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New Species of Mistletoe Discovered

New Species of Mistletoe Discovered

A species of tropical mistletoe has been discovered near Mount Mabu in Mozambique. Colin Congdon, an African butterfly researcher was the first to notice it. Helixanthera schizocalyx is found on stunted trees in wet mountain forests. It is a parasitic shrub which grows to about fifty centimeters in height, and attaches itself to small trees. So far it is believed to be unique in that it depends upon insect pollination, instead of bird pollination. (Most mistletoe in the same scientific classification adapted to bird pollination, meaning birds eat the seeds in fruit, and the seeds are dispersed, so new plants can grow.) The species is considered to be threatened due to its limited range and the possibility its habitat will be logged or converted to agricultural lands.

Mount Mabu

mount mabu

This species of mistletoe lives at about 1,650 meters above sea level, and it is believed to be in similar habitats on nearby mountains. Mount Mabu has not been extensively explored by scientists, but it supports a large area of forest. This forest was actually first noticed on Google Earth, and is sometimes called the Google Forest. “When images of Mount Mabu were analysed, it became clear that there was a large patch of dark green of which there was no official record. A quickly arranged visit to northern Mozambique confirmed what Dr Bayliss had suspected. It was at that stage I realised that we were dealing with what looks like the biggest rainforest in Southern Africa,” Dr. Bayliss said. (Source: BBC)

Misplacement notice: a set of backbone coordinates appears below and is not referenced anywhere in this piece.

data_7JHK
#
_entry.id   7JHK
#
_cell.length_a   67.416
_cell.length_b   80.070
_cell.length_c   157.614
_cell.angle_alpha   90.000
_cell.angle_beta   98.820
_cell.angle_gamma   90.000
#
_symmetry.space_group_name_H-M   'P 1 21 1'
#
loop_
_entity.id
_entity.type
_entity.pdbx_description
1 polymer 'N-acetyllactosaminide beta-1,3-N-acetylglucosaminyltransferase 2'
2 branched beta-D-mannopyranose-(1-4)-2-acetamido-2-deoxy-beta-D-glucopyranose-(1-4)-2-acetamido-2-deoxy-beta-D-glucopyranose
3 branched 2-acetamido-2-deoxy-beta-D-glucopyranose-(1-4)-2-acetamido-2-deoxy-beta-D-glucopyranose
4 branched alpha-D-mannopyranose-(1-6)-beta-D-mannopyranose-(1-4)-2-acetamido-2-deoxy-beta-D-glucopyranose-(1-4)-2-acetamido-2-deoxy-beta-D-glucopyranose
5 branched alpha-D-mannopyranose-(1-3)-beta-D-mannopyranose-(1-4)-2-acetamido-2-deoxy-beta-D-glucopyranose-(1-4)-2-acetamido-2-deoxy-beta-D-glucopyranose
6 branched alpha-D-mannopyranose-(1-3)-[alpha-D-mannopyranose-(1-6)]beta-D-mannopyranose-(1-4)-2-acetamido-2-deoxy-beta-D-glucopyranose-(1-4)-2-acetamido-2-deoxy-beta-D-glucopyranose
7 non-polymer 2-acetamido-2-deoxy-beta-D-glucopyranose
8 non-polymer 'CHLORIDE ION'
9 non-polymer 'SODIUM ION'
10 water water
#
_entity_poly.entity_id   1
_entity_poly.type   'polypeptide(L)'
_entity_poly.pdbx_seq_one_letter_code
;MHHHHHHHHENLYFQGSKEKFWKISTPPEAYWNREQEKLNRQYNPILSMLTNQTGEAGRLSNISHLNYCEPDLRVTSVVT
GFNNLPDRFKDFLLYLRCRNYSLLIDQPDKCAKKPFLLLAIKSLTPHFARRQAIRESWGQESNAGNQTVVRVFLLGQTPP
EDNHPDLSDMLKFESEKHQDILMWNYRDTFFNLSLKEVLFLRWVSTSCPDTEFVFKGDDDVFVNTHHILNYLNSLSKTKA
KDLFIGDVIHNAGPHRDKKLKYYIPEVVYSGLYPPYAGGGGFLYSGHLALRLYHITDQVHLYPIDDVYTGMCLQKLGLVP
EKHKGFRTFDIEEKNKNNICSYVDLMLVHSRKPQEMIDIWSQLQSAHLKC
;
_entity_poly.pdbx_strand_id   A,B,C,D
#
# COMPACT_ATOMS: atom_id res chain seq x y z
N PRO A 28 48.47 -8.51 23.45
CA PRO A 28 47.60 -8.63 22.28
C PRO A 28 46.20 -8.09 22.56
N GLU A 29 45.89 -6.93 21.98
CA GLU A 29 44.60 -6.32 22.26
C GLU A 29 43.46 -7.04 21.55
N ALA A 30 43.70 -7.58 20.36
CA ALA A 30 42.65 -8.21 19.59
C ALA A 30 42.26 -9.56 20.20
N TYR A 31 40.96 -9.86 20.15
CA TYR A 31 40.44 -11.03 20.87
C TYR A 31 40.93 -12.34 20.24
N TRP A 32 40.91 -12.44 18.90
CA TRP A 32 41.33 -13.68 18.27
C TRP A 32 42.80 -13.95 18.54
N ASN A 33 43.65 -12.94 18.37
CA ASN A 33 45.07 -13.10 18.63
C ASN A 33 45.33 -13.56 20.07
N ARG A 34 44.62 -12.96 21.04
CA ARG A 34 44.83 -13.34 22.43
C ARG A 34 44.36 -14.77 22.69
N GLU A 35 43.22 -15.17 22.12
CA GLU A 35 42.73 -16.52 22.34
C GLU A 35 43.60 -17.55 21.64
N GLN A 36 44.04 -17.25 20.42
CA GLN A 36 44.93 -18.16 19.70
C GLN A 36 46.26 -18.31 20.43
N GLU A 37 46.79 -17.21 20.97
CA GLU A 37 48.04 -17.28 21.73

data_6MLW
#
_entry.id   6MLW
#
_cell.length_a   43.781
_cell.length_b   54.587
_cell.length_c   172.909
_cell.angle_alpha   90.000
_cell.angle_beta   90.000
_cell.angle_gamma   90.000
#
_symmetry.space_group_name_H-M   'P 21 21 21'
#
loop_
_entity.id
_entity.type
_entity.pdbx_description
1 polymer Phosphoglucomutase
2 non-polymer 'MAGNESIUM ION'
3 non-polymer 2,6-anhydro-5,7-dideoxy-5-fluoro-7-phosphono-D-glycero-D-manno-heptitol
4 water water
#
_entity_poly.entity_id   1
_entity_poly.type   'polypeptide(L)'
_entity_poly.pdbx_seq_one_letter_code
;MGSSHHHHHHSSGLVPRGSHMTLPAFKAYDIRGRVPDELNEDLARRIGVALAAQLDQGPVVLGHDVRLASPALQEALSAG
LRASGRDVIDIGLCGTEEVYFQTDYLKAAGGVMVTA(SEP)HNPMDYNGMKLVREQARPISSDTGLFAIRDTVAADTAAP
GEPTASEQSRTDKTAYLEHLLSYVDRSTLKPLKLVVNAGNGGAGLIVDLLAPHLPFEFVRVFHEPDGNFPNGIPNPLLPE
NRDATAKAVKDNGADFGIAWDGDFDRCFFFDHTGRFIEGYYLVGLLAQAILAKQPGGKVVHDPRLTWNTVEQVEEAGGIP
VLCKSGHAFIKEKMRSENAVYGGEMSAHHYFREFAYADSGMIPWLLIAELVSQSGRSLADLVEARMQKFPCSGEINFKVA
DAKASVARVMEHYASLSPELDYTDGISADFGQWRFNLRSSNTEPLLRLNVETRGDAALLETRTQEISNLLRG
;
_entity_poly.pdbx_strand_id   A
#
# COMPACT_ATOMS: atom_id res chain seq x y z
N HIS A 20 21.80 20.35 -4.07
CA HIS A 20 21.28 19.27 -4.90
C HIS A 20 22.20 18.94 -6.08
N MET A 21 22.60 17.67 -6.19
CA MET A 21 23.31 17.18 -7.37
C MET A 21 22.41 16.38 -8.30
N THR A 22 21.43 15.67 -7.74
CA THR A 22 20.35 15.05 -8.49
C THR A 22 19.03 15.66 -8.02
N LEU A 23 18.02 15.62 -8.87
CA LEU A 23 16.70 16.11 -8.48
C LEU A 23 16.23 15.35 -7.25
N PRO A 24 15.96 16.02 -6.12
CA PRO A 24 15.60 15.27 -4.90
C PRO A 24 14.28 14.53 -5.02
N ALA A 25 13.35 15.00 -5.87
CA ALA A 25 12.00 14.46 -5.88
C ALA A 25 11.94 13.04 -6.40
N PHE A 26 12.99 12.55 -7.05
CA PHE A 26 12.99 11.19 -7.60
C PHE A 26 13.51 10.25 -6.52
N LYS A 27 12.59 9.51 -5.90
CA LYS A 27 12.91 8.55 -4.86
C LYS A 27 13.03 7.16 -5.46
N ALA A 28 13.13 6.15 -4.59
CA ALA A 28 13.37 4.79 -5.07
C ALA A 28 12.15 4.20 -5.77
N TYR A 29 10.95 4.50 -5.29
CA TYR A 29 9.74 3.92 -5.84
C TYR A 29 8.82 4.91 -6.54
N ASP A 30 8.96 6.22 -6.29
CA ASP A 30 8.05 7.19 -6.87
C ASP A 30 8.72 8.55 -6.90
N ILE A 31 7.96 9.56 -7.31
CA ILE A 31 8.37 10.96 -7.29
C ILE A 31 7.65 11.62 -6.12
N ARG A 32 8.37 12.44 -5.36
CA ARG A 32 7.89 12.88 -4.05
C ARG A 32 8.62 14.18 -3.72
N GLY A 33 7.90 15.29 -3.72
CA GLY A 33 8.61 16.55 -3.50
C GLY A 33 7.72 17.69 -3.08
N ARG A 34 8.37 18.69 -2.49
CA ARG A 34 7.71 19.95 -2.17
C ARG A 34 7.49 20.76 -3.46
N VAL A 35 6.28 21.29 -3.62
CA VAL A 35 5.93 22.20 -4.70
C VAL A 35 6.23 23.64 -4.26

Mount Mabu is not legally protected, but there is some discussion taking place about making it a conservation area.

Image Credit: Kew RGB (Kew is a plant research and conservation organization)
Image Credit Mt. Mabu: Tom Timberlake, KEW RGB

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41 comments

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10:25AM PST on Dec 5, 2012

Stunning!

5:34AM PST on Dec 5, 2012

Thank you.

4:51PM PDT on Sep 6, 2012

I heard about Kew Gardens in Great Britain, doing a presentation about this. I wonder what feeds on it?

7:14AM PDT on Sep 6, 2012

Thank you

7:12AM PDT on Sep 6, 2012

amazing

2:48AM PDT on Sep 6, 2012

Thanks for sharing!

6:34AM PDT on Apr 16, 2012

hvala

3:22PM PST on Jan 22, 2012

great info

4:55PM PST on Dec 27, 2011

great info

10:48PM PST on Nov 24, 2011

Thanks for the article.

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